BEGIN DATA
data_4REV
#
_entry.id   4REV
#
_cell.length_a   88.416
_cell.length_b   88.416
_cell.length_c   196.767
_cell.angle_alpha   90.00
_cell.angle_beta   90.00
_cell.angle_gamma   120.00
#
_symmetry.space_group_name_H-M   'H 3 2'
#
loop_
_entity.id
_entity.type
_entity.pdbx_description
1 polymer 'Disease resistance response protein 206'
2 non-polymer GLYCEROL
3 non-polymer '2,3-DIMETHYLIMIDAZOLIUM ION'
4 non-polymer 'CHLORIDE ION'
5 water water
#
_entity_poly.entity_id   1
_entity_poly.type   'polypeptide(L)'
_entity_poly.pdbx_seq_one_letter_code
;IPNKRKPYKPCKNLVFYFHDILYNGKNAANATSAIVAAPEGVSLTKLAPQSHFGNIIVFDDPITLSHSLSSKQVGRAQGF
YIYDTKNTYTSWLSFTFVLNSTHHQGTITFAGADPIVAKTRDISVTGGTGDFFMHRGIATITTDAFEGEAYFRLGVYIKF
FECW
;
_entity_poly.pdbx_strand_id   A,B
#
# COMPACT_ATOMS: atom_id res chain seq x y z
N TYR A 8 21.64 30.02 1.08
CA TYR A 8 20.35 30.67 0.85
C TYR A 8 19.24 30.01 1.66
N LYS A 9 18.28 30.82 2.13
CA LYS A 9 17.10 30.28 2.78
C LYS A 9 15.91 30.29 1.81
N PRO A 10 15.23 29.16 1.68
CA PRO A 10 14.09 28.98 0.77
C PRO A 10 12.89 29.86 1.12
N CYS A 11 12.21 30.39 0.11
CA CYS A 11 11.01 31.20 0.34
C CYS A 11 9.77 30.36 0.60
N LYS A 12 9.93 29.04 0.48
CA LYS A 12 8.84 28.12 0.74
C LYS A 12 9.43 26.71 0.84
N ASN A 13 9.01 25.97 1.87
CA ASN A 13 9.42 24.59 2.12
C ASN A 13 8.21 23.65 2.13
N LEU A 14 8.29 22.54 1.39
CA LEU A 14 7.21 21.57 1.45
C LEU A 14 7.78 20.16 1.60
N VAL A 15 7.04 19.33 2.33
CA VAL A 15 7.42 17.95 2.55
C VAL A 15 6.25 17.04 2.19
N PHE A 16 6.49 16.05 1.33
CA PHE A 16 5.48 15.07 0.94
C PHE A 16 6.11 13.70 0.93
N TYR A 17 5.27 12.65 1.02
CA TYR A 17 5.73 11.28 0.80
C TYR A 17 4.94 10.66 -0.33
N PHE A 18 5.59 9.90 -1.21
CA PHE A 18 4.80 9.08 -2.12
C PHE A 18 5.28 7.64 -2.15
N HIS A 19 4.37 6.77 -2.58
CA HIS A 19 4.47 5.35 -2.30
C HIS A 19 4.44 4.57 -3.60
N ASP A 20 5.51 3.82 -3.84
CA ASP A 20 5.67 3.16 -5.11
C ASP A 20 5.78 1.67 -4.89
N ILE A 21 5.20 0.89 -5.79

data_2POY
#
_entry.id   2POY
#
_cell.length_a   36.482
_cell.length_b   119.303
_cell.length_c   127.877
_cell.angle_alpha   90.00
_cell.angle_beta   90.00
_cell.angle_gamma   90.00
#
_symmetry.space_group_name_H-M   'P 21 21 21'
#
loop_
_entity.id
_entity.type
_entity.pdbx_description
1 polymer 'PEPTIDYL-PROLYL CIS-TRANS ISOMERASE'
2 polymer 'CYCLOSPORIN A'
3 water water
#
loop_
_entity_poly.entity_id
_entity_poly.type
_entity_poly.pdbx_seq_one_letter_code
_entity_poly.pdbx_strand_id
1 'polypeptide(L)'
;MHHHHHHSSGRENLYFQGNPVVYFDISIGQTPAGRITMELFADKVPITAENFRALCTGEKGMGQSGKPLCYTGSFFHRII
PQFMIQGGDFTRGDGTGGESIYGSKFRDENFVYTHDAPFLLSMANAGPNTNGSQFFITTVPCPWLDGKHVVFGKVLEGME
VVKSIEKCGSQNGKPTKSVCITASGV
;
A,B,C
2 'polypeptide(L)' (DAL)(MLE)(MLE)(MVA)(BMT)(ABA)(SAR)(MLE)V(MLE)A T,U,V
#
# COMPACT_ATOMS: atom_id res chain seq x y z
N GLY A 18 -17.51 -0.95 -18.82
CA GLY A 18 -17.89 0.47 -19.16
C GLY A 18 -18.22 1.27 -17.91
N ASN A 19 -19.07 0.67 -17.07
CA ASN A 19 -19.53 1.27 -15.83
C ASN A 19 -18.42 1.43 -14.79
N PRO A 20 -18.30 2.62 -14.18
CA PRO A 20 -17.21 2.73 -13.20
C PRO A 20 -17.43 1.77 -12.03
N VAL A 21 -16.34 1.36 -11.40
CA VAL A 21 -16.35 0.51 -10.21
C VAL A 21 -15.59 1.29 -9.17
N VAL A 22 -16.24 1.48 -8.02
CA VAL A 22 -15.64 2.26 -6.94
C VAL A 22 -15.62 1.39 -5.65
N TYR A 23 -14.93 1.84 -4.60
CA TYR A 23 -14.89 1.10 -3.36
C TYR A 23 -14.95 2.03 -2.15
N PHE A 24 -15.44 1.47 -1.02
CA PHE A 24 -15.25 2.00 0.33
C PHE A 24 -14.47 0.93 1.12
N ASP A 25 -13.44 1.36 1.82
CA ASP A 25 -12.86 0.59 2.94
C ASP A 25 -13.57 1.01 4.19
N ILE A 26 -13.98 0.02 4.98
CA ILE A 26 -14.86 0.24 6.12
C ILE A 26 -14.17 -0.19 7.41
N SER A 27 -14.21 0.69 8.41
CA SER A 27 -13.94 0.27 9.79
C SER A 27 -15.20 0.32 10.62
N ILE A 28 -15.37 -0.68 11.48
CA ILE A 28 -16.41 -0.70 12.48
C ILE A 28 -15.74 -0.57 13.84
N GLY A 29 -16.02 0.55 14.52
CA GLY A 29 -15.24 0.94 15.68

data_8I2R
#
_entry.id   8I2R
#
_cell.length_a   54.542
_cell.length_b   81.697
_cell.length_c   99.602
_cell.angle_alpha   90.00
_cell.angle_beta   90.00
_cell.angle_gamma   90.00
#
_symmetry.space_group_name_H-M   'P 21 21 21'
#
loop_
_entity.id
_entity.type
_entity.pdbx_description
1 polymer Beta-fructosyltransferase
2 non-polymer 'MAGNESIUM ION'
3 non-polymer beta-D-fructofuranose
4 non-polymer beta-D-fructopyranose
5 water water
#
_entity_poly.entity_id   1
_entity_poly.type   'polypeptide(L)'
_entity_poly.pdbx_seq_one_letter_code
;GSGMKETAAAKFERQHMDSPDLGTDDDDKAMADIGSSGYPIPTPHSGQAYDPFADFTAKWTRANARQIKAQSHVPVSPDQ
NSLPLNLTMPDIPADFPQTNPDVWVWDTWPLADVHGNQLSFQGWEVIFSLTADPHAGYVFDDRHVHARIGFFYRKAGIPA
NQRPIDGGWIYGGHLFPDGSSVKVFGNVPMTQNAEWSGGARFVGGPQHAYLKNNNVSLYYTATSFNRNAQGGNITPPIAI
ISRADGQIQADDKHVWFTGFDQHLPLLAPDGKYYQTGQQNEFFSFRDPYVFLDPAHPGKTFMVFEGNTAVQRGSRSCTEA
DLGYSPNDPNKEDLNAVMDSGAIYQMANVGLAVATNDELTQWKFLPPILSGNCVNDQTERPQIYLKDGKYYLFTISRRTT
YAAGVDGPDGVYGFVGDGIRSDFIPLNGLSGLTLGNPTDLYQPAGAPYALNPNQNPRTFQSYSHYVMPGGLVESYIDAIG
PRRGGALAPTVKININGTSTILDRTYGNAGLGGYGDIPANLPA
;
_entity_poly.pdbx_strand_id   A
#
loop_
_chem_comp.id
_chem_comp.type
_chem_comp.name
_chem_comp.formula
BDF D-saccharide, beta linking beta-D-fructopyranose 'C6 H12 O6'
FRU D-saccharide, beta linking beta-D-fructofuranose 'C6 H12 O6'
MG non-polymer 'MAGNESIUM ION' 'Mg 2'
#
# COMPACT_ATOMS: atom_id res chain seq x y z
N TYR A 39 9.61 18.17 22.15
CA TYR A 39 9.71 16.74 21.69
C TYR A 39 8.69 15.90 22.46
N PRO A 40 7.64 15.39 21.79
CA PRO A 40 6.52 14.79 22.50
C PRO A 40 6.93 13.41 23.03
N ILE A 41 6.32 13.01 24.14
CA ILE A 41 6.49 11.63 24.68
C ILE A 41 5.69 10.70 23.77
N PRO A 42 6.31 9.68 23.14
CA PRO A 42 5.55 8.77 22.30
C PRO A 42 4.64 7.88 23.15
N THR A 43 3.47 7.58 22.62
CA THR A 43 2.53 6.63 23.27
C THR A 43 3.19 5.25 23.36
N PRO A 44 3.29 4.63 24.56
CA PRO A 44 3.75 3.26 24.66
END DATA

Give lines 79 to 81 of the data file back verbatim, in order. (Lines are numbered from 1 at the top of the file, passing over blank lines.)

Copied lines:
_cell.length_b   119.303
_cell.length_c   127.877
_cell.angle_alpha   90.00